10 Essential .htaccess Directives For A New WordPress Blog

htaccess fileInstalling a WordPress blog is not that difficult, especially through helper scripts. What matters is post-installation configuration and tweaks to ensure you get a secure and optimized blog for better visitors' experience. Some of these settings and tweaks are very easy to implement and can be configured directly from within the dashboard, while others require more effort. One of the important files used for configuring various settings is .htaccess file present in the root directory of the blog. It supports a standard syntax for interpreting user-defined directives to implement the desired tweaks and settings. Although there are a large number of directives for specifying from simple to very complex settings, an average blog can do well with about a dozen important directives. Let's see some of these extremely important directives that are so vital for every new WordPress installation.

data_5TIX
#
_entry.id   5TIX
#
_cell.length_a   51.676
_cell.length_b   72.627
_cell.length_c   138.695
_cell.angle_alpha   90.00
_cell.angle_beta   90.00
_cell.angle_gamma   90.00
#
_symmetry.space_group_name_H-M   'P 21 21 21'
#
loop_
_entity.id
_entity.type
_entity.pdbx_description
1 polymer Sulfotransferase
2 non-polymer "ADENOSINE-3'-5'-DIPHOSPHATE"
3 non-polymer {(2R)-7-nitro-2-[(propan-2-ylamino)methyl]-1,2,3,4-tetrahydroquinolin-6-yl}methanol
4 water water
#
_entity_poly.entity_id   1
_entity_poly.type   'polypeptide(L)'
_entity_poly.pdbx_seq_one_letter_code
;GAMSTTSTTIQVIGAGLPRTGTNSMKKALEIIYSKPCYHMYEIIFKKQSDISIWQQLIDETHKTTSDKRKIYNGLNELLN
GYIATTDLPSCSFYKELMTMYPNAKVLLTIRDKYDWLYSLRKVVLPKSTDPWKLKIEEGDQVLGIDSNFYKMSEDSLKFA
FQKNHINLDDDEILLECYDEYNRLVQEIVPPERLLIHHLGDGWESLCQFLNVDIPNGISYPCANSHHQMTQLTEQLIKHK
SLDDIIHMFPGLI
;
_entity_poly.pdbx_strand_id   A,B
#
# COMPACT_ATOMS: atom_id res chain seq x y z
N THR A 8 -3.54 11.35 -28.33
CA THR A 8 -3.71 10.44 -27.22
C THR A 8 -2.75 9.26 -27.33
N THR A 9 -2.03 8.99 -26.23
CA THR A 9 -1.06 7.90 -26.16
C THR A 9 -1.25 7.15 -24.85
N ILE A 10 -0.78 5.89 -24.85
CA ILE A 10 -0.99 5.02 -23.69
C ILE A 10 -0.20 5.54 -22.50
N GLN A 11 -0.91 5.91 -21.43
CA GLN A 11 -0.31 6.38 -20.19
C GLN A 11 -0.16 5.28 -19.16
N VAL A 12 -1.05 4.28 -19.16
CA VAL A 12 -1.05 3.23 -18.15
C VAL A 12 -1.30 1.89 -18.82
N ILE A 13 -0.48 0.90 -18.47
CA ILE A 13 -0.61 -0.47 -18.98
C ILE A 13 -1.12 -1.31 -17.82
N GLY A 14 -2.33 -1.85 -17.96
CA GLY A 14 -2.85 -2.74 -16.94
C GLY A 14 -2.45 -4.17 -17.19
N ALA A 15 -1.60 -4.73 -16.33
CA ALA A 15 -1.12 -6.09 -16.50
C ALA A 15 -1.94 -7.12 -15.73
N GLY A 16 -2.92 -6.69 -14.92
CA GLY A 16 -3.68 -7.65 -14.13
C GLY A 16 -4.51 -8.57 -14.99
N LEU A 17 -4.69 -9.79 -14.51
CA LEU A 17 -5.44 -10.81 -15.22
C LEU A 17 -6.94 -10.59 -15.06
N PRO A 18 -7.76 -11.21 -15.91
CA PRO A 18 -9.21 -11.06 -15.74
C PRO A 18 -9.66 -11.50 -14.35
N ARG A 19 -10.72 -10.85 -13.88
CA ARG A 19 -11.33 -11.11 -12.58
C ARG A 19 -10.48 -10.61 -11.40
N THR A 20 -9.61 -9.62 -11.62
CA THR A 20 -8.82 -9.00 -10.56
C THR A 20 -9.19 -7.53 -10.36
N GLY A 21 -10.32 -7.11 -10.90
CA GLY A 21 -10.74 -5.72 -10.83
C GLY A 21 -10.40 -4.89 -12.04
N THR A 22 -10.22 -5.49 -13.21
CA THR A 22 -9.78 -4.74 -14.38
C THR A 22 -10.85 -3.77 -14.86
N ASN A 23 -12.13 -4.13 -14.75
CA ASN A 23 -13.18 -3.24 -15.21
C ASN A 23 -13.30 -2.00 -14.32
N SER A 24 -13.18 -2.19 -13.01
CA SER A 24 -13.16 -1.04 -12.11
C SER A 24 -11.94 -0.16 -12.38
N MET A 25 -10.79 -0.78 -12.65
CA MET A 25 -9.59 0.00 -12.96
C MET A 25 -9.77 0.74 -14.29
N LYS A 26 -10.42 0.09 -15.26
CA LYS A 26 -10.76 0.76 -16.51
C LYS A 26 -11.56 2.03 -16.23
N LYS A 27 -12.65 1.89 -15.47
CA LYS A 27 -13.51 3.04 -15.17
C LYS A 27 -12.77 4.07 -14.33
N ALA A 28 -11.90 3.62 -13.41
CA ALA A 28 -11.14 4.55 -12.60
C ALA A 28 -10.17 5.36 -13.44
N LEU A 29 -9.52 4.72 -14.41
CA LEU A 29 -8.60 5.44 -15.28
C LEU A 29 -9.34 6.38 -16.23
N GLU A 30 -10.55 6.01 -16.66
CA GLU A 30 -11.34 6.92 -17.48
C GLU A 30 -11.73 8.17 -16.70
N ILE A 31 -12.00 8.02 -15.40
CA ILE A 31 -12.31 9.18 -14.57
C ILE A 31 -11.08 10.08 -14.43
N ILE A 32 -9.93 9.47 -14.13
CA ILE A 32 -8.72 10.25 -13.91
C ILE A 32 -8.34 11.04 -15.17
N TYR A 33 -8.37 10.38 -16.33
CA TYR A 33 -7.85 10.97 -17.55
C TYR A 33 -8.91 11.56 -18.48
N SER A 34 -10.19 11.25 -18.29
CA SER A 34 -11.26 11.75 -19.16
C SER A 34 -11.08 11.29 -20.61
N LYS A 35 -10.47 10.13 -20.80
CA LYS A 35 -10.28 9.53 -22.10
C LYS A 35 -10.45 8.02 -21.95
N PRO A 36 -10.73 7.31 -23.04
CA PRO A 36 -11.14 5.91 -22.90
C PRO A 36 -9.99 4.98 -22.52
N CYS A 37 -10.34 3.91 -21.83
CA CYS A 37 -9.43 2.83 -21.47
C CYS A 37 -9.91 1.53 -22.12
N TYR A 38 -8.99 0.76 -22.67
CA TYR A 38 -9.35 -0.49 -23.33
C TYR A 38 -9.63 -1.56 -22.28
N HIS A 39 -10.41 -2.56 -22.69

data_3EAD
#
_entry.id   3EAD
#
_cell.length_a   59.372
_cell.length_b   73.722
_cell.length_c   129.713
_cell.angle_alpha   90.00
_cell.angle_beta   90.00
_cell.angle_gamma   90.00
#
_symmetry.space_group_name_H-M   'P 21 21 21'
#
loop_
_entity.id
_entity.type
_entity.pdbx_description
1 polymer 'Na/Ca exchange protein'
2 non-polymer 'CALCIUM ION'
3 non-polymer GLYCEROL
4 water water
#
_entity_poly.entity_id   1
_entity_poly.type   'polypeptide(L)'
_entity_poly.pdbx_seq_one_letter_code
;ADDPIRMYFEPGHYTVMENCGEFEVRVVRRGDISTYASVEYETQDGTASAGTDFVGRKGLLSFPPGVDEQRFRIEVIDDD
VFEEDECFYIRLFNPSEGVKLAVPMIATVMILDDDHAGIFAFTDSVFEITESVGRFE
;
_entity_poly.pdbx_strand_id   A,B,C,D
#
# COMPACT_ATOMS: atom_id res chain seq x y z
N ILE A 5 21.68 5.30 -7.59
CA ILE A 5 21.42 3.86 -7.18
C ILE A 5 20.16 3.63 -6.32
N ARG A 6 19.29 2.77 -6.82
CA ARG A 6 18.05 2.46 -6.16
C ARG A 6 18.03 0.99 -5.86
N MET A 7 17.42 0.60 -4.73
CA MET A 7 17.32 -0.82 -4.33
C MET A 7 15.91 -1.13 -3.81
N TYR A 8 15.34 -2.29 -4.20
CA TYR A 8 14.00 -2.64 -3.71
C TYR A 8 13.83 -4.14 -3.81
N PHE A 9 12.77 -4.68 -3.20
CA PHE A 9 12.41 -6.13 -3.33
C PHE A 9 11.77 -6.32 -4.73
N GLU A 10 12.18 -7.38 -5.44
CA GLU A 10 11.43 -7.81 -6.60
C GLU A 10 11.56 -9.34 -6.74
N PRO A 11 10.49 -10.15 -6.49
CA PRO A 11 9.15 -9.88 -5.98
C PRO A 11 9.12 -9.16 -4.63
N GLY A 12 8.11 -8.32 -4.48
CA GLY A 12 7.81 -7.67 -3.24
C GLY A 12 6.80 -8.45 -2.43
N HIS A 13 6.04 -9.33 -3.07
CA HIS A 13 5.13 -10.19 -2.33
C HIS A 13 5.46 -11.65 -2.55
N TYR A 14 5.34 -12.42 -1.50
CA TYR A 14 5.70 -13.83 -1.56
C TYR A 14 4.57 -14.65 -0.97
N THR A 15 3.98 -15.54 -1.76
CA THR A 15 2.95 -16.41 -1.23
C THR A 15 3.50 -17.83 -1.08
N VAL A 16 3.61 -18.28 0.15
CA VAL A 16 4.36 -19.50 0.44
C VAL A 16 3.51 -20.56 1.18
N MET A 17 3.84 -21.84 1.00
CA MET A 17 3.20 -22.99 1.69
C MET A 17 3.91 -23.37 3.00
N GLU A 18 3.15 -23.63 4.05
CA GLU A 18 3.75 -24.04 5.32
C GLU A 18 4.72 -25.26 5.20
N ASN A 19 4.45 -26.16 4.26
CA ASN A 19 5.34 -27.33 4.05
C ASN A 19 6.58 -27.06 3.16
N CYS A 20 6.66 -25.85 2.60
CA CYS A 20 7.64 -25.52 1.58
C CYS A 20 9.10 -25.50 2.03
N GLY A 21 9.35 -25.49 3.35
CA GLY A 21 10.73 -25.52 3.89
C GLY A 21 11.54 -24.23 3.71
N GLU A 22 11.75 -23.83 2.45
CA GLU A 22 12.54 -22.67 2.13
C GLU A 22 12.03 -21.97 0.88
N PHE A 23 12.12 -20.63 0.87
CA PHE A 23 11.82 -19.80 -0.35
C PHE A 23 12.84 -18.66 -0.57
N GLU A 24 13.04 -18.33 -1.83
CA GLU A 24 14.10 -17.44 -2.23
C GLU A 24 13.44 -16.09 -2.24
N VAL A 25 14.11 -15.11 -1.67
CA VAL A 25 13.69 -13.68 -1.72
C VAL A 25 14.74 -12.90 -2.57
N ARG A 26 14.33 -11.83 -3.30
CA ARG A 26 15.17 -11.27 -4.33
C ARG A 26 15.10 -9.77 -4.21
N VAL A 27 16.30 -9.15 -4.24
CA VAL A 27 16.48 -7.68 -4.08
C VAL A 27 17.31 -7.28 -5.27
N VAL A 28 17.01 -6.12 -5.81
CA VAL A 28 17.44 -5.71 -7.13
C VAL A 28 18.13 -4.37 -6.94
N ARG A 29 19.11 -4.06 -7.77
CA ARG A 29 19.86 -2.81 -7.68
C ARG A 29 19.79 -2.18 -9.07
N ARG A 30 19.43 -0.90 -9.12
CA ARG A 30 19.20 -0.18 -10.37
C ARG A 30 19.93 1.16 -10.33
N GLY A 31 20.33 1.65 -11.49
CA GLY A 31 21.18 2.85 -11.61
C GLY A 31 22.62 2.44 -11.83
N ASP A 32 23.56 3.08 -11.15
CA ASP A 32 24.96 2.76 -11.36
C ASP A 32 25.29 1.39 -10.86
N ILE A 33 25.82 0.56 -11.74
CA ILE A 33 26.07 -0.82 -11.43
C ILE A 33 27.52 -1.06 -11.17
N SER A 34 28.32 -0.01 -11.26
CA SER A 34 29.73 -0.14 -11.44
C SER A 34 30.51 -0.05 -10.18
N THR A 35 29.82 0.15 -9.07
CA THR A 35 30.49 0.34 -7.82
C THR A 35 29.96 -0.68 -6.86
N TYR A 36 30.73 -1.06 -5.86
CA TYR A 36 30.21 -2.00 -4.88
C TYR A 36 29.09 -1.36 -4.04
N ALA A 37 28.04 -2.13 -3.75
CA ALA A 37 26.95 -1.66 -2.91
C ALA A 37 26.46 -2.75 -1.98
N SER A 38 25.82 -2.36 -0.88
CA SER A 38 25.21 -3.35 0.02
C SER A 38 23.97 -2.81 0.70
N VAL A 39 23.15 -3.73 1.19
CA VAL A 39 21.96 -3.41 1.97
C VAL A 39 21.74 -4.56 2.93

htaccess file

www to non-www OR non-www to www

Some bloggers prefer to prefix www just before their domain name, while others do not use it at all. This is a personal choice, but it also affects your blog's SEO if you've not properly configured the settings. Crawlers from various search engines may find two versions of the same page - one with a www prefix and another one without any prefix. This dilutes your content and you may have to suffer the duplicate content penalty. To avoid this catastrophic situation, you must redirect all your posts and pages to a single preferred format - either www or non-www.

#Redirect www to non-www

RewriteEngine On
RewriteBase /
RewriteCond %{HTTP_HOST} ^www.yourdomain.com [NC]
RewriteRule ^(.*)$ http://yourdomain.com/$1 [L,R=301]

#Redirect non-www to www

RewriteEngine On
RewriteBase /
RewriteCond %{HTTP_HOST} ^yourdomain.com [NC]
RewriteRule ^(.*)$ http://www.yourdomain.com/$1 [L,R=301]

You can use one of the directives given above that matches with your preference to prevent any kind of confusion for the crawlers as well as for the visitors. There's no best alternative between the two. You can choose either of them provided you've specified the right directive in your .htaccess file to implement your preference.